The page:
Verse > Anthologies > The World’s Best Poetry > Vol. VI. Fancy: Sentiment
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Bliss Carman, et al., eds.  The World’s Best Poetry.
Volume VI. Fancy.  1904.
 
Poems of Sentiment: V. The Arts
Music
William Shakespeare (1564–1616)
 
From “The Merchant of Venice,” Act V. Sc. 1.

  LORENZO.—How sweet the moonlight sleeps upon this bank!
Here will we sit, and let the sounds of music
Creep in our ears: soft stillness, and the night,
Become the touches of sweet harmony.
Sit, Jessica: look, how the floor of heaven        5
Is thick inlaid with patines of bright gold:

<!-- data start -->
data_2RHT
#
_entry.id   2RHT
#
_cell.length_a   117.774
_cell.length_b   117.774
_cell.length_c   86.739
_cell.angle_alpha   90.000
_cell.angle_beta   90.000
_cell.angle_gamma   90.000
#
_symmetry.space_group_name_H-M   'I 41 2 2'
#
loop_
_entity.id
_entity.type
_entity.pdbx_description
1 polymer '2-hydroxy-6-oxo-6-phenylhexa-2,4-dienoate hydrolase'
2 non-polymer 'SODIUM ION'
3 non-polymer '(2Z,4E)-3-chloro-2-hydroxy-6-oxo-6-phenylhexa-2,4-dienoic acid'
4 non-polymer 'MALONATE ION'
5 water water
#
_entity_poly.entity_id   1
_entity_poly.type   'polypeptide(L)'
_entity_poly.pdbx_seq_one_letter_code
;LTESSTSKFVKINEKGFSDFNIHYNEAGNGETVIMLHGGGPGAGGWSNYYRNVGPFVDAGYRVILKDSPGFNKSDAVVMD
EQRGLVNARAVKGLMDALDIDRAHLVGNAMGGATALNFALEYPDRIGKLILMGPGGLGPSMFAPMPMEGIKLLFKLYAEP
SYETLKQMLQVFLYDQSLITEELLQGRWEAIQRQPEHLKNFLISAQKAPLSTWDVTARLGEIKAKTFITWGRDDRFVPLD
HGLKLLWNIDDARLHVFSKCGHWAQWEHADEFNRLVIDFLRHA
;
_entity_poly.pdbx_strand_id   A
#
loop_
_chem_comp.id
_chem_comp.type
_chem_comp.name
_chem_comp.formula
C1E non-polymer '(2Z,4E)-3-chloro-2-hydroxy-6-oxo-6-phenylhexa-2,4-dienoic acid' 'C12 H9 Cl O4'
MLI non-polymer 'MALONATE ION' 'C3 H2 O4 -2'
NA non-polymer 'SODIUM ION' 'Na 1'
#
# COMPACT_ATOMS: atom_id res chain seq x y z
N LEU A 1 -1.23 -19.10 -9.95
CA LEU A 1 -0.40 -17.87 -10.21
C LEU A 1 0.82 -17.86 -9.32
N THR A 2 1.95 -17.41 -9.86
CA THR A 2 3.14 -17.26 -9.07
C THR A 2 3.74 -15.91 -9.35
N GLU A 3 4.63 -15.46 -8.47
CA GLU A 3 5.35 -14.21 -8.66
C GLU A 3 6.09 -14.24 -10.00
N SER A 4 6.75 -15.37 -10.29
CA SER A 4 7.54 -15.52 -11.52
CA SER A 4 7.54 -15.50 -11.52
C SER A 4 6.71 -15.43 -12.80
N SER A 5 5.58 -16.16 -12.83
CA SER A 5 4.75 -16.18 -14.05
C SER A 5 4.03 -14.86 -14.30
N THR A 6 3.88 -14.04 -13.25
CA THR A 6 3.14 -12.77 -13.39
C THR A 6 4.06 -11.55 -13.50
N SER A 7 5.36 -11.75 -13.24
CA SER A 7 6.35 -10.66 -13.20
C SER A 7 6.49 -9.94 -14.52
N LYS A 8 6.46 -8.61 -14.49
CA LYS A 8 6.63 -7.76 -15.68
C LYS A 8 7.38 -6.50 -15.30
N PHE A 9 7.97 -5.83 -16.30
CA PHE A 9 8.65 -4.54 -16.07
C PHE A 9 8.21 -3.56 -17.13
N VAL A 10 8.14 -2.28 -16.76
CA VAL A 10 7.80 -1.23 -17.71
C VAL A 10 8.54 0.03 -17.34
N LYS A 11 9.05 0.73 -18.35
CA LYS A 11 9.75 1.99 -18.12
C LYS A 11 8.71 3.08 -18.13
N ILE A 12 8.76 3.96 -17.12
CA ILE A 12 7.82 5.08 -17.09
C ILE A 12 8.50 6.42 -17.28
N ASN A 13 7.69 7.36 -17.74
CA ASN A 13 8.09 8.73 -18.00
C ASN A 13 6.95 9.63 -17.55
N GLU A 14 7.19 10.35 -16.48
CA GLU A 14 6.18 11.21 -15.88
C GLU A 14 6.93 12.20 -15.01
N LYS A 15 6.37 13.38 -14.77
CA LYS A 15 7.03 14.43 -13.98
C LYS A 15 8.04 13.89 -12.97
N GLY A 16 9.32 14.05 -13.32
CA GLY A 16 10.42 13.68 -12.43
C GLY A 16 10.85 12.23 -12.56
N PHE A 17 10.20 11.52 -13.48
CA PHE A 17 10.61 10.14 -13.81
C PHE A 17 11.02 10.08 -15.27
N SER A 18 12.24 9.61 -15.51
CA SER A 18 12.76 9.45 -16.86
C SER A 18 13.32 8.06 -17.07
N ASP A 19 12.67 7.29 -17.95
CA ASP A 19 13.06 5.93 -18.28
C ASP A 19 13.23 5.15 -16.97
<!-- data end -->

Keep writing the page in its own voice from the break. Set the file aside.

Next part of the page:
There ’s not the smallest orb which thou behold’st,
But in his motion like an angel sings,
Still quiring to the young-eyed cherubins;
Such harmony is in immortal souls:        10
But whilst this muddy vesture of decay
Doth grossly close it in, we cannot hear it.
*        *        *        *        *
  JESSICA.—I am never merry when I hear sweet music.
  LORENZO.—The reason is your spirits are attentive.
*        *        *        *        *
Therefore the poet        15
Did feign that Orpheus drew trees, stones, and floods;
Since naught so stockish, hard, and full of rage,
But music for the time doth change his nature.
The man that hath no music in himself,
Nor is not moved with concord of sweet sounds,        20
Is fit for treasons, stratagems, and spoils;
The motions of his spirit are dull as night,
And his affections dark as Erebus:
Let no such man be trusted.
 
 
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